1) These crops need no extra covering or protection unless the temperature goes down to the low 20’s F.: any leafy or root crops such as lettuce, spinach, carrots, turnips. Also crops like peas, broccoli, cabbage and cauliflower will survive light frosts and actually may become sweeter. Continue to harvest into the fall as long as possible.
2) These plants need protection: fruiting crops such as tomatoes, peppers or squash. Other crops susceptible to light frost include the beans, herb basil, and most annual ornamental plants. Perennials are usually fine in a light frost.
3) Frost usually (but not always) occurs on cloudless nights when high pressure moves in. When there is moisture in the air the first frost is less likely (but you never know!).
4) Use a blanket or plastic sheet to protect plants from a light frost but anchor the covering with a brick or rock to prevent it from blowing off.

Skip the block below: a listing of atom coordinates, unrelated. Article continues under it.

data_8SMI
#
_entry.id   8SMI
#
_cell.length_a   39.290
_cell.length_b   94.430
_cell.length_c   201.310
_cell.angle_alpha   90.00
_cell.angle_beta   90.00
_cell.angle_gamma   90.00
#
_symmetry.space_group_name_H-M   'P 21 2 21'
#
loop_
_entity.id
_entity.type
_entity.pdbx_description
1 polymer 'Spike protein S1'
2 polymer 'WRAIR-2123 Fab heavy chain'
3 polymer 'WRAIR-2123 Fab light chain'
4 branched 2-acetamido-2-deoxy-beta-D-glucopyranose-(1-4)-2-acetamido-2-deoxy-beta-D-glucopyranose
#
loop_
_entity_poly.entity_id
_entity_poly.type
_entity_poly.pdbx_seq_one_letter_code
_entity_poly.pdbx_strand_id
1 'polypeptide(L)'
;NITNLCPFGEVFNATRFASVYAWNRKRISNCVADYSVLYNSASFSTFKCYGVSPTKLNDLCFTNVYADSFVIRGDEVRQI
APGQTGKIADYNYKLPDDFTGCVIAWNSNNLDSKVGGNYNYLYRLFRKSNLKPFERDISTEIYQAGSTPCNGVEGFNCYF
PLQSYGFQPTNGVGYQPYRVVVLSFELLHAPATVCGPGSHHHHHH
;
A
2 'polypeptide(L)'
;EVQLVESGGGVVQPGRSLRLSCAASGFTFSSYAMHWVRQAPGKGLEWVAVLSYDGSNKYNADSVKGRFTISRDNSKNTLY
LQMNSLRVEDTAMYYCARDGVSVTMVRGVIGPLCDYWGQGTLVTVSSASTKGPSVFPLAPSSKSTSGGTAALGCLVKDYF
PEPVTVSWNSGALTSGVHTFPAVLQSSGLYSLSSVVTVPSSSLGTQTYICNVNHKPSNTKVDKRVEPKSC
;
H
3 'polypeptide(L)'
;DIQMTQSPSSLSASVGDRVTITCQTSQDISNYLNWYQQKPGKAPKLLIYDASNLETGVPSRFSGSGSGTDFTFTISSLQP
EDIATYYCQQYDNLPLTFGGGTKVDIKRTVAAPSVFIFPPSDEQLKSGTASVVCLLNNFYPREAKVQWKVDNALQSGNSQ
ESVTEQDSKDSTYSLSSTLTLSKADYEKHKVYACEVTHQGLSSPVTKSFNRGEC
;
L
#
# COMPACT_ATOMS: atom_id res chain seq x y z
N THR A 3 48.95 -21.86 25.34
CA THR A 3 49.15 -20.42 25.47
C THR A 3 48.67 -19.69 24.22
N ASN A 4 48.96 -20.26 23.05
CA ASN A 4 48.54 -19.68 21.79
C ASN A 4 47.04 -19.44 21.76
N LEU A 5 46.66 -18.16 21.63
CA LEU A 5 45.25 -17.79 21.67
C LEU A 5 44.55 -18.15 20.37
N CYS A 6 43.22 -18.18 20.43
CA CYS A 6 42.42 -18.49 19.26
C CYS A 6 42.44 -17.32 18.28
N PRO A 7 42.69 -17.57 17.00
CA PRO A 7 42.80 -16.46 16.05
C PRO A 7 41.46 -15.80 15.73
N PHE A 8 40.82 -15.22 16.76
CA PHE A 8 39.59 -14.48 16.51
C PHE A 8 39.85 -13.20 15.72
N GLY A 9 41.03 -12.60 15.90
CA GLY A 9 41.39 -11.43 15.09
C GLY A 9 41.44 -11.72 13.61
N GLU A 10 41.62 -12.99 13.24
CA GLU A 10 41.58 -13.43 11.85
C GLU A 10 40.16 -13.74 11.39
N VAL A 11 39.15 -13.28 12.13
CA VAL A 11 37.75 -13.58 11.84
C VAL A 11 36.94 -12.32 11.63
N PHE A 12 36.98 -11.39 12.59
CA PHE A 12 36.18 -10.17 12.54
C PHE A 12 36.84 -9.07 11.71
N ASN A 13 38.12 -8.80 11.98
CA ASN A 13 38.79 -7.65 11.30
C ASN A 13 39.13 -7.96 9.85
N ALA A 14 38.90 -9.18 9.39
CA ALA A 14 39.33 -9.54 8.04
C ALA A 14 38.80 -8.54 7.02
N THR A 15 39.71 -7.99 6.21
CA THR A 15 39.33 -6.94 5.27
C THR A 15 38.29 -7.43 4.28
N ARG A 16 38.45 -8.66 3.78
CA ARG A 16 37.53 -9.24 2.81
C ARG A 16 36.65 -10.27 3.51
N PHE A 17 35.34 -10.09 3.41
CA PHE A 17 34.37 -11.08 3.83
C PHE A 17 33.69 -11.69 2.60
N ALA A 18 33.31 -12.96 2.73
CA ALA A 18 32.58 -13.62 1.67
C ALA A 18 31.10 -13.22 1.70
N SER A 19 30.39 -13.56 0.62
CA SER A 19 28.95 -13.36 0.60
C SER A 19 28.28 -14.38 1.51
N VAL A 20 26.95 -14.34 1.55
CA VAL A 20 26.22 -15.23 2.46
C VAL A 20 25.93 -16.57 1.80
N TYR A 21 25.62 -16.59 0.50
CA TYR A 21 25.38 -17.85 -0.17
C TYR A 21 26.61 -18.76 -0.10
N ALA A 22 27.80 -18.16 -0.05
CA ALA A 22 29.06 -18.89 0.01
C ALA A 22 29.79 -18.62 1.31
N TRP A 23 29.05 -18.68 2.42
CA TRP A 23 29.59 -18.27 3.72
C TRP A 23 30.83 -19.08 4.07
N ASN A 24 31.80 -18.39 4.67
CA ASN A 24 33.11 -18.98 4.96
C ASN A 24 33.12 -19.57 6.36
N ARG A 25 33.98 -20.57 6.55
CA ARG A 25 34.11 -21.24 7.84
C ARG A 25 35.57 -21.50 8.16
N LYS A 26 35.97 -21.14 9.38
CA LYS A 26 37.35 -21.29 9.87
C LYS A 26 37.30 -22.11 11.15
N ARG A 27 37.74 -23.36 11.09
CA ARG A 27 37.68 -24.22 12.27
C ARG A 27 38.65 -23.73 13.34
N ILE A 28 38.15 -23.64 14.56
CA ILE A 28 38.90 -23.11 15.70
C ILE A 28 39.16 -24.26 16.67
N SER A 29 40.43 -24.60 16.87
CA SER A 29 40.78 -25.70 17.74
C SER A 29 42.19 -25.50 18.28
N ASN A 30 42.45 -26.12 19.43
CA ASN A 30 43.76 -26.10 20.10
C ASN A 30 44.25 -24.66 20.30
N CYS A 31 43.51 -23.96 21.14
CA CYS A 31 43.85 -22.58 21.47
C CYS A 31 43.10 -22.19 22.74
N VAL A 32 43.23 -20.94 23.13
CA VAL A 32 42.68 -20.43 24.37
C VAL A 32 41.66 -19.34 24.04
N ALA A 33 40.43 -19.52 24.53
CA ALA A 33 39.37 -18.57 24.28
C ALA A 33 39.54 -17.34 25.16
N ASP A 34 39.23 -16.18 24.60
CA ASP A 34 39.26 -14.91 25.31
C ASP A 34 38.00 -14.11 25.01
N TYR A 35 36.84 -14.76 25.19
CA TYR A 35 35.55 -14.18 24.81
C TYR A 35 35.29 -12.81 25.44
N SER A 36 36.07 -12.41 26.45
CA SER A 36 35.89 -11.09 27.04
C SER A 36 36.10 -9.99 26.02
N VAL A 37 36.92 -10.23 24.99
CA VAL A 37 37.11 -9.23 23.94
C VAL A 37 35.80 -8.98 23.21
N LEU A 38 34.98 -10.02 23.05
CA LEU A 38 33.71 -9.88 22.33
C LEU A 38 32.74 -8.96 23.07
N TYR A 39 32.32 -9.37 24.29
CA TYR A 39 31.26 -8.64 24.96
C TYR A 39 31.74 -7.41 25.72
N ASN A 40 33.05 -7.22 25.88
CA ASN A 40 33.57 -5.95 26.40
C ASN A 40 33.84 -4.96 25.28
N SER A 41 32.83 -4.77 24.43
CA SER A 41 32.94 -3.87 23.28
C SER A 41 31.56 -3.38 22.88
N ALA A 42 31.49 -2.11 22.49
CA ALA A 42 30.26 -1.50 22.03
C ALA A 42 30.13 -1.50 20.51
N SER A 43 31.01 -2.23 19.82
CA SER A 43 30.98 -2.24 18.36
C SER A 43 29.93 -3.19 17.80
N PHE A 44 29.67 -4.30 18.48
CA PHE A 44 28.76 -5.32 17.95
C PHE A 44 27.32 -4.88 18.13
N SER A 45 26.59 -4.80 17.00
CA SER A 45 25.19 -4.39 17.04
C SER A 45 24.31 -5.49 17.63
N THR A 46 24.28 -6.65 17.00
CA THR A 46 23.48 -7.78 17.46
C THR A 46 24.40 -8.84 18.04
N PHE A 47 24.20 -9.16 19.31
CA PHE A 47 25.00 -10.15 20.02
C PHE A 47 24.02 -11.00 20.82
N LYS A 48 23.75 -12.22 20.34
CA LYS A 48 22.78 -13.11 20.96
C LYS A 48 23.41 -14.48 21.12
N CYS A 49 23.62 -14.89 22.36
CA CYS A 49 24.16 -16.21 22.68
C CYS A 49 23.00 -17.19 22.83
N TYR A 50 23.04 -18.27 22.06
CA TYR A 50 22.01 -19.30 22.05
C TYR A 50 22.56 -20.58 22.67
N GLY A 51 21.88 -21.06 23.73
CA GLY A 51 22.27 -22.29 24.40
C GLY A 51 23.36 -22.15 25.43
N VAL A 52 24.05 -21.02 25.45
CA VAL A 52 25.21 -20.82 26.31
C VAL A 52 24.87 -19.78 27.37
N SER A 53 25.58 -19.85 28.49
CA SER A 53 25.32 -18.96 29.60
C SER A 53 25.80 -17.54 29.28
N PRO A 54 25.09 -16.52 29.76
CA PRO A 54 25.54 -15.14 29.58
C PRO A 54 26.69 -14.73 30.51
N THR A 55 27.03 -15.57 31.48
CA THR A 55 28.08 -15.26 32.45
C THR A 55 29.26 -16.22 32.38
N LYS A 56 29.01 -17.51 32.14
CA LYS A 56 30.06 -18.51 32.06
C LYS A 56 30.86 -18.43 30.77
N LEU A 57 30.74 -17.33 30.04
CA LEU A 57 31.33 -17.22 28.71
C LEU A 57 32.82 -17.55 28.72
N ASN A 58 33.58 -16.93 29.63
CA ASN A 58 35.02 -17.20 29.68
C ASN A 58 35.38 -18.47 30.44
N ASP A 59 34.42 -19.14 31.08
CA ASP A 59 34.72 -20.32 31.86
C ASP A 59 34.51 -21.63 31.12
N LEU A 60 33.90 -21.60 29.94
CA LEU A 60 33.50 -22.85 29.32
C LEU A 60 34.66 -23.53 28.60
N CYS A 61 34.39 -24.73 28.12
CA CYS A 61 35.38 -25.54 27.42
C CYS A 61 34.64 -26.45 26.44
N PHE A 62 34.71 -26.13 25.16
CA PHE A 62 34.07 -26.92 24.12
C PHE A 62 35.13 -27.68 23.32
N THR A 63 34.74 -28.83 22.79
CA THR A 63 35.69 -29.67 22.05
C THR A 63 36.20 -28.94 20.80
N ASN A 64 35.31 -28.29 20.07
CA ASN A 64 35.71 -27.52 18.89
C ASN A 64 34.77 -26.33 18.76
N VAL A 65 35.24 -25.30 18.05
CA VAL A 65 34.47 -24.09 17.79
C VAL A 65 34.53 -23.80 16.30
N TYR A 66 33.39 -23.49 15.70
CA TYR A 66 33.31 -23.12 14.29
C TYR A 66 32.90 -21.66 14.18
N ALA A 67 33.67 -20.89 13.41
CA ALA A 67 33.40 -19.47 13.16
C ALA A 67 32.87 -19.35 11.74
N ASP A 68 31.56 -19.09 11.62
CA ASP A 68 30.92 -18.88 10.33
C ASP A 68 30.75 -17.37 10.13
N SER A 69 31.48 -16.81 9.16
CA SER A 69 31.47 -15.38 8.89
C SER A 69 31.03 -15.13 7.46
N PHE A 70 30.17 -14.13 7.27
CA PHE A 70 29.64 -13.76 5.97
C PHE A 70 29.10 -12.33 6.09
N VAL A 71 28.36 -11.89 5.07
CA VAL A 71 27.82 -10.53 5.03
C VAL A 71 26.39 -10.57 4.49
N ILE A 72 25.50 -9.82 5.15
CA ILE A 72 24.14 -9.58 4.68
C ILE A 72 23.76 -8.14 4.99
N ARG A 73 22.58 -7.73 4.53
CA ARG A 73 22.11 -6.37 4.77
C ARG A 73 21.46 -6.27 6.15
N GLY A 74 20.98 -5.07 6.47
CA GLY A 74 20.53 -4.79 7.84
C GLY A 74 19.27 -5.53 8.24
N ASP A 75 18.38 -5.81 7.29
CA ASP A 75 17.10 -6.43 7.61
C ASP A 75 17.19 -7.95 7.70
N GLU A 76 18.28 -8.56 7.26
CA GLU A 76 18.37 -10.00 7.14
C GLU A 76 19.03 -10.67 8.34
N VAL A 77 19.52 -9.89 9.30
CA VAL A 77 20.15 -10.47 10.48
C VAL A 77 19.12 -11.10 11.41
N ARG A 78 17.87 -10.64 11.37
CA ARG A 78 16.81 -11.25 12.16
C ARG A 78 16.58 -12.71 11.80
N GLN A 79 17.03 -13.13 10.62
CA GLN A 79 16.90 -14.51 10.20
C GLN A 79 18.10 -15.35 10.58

5) Be sure to remove plastic coverings the next morning as the plants my burn from overheating when the sun comes out. When you do decide you can’t fight the cold any longer harvest all of the fruits and other corps.
6) When you do your final harvest of tomatoes bring them indoors for storage in a cool dark place. Arrange the fruits on some layers of newspaper in a box or tray in a single layer. Stacking the fruits causes pressure and fruit damage which triggers rot! Then, place some more newspapers over the top of the layer of tomatoes. This traps in a natural gas called ethylene which is given off by the fruits themselves. Ethylene also triggers more ripening among other fruits. Some people place an apple among the tomatoes which also helps to give off this ethylene gas. Check the fruits every other day or so for ripening and remove any that are getting soft or showing indications of rot. The fruits with darker green shoulders are the best at ripening and usually have the best taste. Another alternative is to look in a recipe book that might have some uses for green tomatoes. There are many wonderful dishes you can create with green tomatoes!
The first AVERAGE frost date in Cheyenne, Wyoming is September 20th!
Check your local weather service for the date in other areas.